The holiday season is a series of one reflective prompt after the other.

Thanksgiving: what are we grateful for?

Winter celebrations: what matters most to us? New Year’s: what are our goals, or what change do we hope to see? 

As we moved into the 2021 holiday season, I was particularly struggling with gratitude-oriented prompts, specifically for our line of work at speech IRL.

Our work is about growth and change, after all. It can feel invalidating to tell someone that they should just be grateful for whatever struggle they are currently facing. And yet, willingness to be present is a foundational first step for so many change processes.

These paradoxical concepts come together in the concept of Santosha.

In the spirit of giving and receiving, gratitude and goals, we asked the speech IRL team for everyone’s thoughts on how all these values flow into communication fulfillment. 

Michelle said:

I've recently really learned the difference between fleeting moments of happiness and consistent contentment. I think it's all about grateful acceptance of the present moment, while simultaneously embracing and appreciating our capacity for growth and change. It's totally possible to feel positively about where you're at, but also hopeful and eager about changing and developing. The fact that I'm capable of productive change really feeds into my sense of contentment, and I feel like the last (almost) 2 years has really increased my focus on and value of self improvement.

Asma said:

For me, a very necessary component of growth is having the motivation to continue my journey. However, if I don't see the growth I want to see at the time I expect or want to see it, this can negatively affect my motivation. This is when santosha can help. Being truly self-reflective and recognizing the growth I've made, even if it is minute, can help bring about a sense of contentment. This, in turn, helps me maintain the motivation to continue on my journey. The ability to recognize disappointment that I haven't made as much progress as I wanted while still recognizing the positives (e.g., I haven't regressed, I've been able to maintain the progress I've made until this point) can be powerful.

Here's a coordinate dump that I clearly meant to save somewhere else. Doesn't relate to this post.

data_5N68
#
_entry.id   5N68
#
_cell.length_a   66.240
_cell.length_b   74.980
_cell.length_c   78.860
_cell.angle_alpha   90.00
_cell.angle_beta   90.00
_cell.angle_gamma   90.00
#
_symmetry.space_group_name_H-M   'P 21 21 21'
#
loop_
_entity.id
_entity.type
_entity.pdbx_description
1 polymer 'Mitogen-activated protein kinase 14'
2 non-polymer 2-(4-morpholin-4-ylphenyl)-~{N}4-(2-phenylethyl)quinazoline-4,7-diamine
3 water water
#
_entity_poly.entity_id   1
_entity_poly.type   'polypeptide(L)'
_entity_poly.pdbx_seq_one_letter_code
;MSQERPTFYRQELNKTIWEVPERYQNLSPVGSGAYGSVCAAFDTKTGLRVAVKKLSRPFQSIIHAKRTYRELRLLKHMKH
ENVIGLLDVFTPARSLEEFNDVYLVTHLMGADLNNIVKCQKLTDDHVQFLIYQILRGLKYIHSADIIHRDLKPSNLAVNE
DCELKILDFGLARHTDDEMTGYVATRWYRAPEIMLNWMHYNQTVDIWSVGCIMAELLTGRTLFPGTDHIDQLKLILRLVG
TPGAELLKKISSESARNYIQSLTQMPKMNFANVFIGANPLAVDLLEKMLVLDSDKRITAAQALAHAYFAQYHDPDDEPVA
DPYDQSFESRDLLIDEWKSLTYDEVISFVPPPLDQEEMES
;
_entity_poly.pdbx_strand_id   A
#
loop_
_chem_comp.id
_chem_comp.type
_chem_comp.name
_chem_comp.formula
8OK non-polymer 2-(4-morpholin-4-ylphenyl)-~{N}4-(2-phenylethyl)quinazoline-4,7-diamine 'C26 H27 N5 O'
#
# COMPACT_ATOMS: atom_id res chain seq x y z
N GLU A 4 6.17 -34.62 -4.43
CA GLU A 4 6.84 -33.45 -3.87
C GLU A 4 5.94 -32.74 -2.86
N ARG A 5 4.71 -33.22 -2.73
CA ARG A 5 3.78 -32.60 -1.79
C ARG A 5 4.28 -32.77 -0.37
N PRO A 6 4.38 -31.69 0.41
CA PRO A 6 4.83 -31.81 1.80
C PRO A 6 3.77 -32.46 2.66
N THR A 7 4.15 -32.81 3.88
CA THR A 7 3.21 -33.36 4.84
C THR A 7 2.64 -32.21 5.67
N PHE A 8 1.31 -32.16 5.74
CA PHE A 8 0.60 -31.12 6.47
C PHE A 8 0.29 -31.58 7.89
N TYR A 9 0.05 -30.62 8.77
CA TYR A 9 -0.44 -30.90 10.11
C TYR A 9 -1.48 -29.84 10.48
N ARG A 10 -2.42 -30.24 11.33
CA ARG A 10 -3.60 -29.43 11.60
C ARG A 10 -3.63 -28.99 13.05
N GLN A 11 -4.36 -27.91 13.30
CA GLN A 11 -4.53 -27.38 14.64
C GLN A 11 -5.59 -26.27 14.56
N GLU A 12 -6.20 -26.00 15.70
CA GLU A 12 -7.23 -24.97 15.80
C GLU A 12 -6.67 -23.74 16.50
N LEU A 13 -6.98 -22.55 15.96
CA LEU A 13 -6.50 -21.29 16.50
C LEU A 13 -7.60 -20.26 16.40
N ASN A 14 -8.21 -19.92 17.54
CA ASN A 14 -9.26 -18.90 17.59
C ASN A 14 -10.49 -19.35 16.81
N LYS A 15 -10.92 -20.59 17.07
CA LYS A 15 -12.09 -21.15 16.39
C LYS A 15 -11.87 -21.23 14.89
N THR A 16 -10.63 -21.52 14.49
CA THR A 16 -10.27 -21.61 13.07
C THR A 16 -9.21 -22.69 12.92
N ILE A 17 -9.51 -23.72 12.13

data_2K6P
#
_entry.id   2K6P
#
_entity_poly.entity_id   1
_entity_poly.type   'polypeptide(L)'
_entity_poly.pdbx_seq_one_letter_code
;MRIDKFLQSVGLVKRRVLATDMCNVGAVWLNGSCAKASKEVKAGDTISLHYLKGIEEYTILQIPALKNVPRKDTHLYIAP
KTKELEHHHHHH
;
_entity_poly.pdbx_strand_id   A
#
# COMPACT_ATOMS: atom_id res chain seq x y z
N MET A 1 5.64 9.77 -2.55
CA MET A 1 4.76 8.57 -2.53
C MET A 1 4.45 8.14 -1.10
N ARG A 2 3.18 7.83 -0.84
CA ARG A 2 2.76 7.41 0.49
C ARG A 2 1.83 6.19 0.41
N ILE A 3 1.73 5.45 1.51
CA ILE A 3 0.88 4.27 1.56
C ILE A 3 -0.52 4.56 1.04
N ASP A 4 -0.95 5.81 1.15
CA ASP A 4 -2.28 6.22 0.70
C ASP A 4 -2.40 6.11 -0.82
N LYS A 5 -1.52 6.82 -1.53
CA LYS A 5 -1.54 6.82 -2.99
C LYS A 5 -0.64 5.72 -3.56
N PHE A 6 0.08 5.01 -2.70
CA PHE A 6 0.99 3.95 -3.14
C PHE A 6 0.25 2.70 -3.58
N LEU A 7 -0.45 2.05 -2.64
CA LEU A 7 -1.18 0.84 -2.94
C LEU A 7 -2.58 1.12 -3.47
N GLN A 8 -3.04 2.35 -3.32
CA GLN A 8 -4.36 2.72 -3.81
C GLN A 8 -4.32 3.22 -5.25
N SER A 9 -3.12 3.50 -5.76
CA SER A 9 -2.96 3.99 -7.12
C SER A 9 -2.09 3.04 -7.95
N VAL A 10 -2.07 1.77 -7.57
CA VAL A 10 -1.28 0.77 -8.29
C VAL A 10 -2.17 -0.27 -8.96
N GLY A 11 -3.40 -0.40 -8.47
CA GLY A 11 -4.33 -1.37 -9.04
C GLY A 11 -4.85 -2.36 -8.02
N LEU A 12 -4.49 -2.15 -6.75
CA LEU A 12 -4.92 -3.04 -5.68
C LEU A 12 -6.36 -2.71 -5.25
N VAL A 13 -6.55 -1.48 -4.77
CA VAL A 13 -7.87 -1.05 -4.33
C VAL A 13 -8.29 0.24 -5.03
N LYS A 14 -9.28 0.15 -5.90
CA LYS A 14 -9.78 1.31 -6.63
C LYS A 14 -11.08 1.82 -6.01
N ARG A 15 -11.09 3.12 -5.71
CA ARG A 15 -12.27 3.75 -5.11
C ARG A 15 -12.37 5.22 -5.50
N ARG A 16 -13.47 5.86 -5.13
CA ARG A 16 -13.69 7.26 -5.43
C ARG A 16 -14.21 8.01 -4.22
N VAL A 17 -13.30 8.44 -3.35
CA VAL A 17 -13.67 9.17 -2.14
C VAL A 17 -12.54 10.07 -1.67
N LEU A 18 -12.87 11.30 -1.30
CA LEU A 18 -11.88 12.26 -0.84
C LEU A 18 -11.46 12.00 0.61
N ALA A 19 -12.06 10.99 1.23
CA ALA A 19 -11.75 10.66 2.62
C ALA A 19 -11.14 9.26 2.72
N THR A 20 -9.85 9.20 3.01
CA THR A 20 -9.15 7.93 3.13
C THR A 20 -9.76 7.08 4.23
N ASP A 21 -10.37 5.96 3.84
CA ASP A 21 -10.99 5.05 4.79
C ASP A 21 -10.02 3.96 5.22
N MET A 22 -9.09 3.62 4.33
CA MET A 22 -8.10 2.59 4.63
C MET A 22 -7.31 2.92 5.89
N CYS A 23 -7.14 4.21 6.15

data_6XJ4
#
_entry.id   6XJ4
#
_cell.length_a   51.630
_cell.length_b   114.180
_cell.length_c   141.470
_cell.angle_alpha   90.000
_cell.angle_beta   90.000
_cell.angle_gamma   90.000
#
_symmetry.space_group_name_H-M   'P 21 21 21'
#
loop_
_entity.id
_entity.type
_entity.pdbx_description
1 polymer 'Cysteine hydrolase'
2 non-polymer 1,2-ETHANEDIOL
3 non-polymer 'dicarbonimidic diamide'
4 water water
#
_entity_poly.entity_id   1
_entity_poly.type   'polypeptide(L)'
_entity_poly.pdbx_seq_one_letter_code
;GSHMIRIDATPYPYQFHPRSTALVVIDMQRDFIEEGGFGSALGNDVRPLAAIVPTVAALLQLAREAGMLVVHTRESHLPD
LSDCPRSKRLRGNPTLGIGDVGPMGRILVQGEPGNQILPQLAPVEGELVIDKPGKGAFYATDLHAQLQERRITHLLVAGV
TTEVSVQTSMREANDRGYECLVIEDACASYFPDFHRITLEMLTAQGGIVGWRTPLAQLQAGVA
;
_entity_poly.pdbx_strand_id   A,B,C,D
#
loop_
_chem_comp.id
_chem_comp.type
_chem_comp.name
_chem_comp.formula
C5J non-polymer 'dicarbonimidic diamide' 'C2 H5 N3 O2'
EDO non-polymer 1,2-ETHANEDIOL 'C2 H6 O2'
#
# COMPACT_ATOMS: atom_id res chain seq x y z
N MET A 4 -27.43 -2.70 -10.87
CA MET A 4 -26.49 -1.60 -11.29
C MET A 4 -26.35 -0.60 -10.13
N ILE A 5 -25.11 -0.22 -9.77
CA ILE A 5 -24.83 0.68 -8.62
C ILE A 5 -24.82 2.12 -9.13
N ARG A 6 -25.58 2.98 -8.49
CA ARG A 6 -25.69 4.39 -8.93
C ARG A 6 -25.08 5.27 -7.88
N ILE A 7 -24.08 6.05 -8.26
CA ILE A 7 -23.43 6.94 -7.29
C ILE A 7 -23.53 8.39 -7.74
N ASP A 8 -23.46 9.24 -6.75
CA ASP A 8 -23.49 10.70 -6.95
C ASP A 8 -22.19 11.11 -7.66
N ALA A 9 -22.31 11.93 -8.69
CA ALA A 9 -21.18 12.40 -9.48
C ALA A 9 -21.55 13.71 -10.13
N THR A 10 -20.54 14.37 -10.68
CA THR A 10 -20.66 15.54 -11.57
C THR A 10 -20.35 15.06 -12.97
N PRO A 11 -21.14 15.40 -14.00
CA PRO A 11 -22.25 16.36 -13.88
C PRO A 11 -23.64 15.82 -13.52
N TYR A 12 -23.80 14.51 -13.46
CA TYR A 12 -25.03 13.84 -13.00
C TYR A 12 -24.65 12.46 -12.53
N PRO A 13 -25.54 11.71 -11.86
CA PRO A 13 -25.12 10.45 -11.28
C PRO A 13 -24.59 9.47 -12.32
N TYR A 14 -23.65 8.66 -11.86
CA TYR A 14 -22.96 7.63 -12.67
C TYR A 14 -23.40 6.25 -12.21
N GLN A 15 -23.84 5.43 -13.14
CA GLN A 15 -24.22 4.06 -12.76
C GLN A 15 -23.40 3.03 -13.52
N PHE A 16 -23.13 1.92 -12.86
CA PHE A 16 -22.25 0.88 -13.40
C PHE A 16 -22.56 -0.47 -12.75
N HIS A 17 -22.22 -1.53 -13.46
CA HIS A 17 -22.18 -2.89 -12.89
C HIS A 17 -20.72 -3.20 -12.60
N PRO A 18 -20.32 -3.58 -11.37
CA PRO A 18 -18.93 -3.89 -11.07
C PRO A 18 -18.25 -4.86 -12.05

Courtney said:

Speech therapy has traditionally been about change and growth. Many of our clients have been to multiple therapies, have been told by others that they need to change, or have been telling themselves that they are not okay as they are. It can be difficult to find santosha, or contentment, when you've been told to do the exact opposite.

Our clients have something that makes them different — whether it's a stutter, autism, social communication challenges, or language and articulation differences. They come to us because they want to be "normal".  

I hear it all the time: "If only I were fluent, I would be able to be a doctor/lawyer/professor." "If only I wasn't socially awkward, I would have a girlfriend and a great life." "If I just didn't have to worry about my language, I would be happy."

This always gets me thinking — all people who are fluent aren't happy. People who don't have difficulties with social communication aren't all happy. All people without language impairments aren't happy. 

Santosha is about contentment. It's not giving up. It's not dropping out of speech therapy. It's saying, "Hey, I struggle with this. This is really hard. But I'm going to do it anyway. I'm going to go on that date. I'm going to show up to that interview." Because if we don't, we'll never know what could have happened. Often when we own our struggles and our challenges, others respond positively. And the more we try to push it away, or avoid it, the worse it becomes. 

Amina said:

The first step to change is acceptance. If you don't accept where you are in this moment, you can't move forward from it. My speech IRL mentor Courtney told me this during a recent check-in, and I found myself repeating it throughout the week. First, to myself in a moment where I struggled to do a pull-up in a group workout session. Then, to a fluency client who had suppressed feelings of shame about her stutter for many years and was just now speaking them out loud. This statement is such a truthful one that once you see it in one context, it pops up in many places you look.

Katie said:

Explain in just one paragraph?! Try this blog post for more.

From our community to you and yours: thank you for 2021, and we look forward to traveling together in 2022.  We are grateful, we are hopeful, and we look forward to new things in the new year.